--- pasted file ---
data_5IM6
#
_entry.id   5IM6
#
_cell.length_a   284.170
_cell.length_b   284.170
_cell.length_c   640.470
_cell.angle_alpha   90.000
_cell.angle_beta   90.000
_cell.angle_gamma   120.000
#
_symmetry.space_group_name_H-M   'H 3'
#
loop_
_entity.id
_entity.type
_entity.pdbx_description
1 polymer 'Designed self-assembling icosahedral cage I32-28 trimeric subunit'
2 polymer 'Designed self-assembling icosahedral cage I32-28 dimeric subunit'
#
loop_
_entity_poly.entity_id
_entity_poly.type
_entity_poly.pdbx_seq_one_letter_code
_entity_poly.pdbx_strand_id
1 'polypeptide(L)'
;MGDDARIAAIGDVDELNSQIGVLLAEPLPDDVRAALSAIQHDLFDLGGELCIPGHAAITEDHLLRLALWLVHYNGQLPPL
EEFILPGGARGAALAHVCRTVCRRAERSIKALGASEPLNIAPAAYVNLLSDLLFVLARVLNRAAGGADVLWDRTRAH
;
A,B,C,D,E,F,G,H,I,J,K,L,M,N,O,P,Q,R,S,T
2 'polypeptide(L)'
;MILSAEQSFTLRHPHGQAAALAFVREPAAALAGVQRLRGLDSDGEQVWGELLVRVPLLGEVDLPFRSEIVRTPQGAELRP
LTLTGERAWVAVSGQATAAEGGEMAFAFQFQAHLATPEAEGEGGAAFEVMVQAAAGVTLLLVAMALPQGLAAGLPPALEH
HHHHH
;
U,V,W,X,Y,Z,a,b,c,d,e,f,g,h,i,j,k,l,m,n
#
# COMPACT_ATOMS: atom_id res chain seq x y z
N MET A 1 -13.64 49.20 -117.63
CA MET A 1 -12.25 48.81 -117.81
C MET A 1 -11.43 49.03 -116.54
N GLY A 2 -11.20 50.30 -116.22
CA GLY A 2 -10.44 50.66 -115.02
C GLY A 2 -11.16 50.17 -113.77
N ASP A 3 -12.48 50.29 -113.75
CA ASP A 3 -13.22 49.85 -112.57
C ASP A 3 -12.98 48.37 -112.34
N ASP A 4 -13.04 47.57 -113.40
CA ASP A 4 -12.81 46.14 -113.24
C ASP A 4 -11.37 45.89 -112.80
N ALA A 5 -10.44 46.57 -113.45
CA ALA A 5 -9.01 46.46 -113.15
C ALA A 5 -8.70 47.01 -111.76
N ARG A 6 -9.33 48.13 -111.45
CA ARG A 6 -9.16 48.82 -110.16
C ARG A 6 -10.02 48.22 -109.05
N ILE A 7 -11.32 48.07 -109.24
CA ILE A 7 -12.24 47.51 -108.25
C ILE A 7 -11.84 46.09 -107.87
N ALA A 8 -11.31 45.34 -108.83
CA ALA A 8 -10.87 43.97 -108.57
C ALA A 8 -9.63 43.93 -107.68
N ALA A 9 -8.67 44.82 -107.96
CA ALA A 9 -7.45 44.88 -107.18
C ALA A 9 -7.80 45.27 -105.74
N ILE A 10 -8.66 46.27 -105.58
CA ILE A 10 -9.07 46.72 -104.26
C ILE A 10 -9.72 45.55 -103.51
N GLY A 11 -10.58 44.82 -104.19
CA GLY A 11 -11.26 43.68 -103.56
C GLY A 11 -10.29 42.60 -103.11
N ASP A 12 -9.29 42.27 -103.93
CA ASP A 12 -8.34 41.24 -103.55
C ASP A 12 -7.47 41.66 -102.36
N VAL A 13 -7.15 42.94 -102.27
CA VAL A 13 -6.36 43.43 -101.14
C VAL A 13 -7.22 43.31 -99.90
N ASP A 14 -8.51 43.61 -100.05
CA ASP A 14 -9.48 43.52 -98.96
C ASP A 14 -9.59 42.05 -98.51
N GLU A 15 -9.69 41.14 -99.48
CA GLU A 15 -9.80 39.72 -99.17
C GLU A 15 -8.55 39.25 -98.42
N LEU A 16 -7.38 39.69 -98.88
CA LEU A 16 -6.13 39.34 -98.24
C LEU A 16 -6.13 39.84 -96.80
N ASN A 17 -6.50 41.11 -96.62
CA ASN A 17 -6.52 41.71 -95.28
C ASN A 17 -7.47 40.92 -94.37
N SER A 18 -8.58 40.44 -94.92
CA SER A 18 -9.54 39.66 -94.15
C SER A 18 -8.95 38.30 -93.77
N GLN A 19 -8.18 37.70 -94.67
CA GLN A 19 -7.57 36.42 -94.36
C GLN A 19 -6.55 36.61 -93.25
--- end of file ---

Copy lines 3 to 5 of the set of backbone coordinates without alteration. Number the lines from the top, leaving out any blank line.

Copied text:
_entry.id   5IM6
#
_cell.length_a   284.170